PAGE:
Depreciation & Amortization, or, D&A – is an important concept to understand and is used inside the financial statements. Depreciation and Amortization are found within the operating costs of a company’s financial statements. And, knowing where this occurs and how to use D&A is important in understanding how to read financial statements as well as analyzing stocks.
When a company buys equipment, it may depreciate that equipment over the course of several years. For instance, if a firm were to buy a laptop computer for $2,400.00, the firm could depreciate the value of the asset, a durable good, over the course of the next four years for $600.00 per year. By doing this, the company would be able to realize the loss of value of the asset and deduct this loss of value from its gross revenues.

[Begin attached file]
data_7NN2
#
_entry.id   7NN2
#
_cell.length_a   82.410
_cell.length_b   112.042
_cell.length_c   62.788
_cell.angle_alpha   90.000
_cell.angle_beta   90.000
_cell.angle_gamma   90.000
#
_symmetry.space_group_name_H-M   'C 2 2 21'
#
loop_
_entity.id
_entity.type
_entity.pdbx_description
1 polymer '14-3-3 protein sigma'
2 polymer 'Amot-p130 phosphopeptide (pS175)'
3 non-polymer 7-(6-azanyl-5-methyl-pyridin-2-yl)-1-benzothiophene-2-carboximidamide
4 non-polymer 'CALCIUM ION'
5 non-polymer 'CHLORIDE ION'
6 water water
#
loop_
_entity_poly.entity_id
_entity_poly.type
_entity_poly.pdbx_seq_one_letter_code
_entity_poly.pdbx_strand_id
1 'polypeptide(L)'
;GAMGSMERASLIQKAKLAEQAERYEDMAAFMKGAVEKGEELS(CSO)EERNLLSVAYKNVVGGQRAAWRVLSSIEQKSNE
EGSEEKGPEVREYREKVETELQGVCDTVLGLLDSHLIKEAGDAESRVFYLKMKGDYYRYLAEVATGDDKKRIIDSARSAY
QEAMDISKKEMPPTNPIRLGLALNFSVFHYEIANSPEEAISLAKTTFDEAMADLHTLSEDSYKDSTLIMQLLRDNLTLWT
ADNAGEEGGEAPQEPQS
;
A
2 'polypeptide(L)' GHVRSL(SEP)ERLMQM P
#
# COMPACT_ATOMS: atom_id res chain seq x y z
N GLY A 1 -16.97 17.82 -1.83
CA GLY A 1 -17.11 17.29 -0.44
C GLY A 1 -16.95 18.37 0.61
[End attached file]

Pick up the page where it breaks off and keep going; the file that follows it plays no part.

This would enable the firm to deduct the losses of the assets over the course of the assets’ life. This would be done despite the cost of the asset being deducted from total operating costs, CapEx, or wherever else the total cost of the asset – the laptop in the above example – was deducted.
The Depreciation & Amortization lines are deducted from total gross profits and are included in total operating costs. This reduces the tax liability for the company.
It is important to note that EBITDA, Earnings Before Interest, Taxation, Depreciation, & Amortization, a non-GAAP accounting standard, removes D&A out of the total equation. This provides a good look at a company and its ability to scale upward and achieve profitability.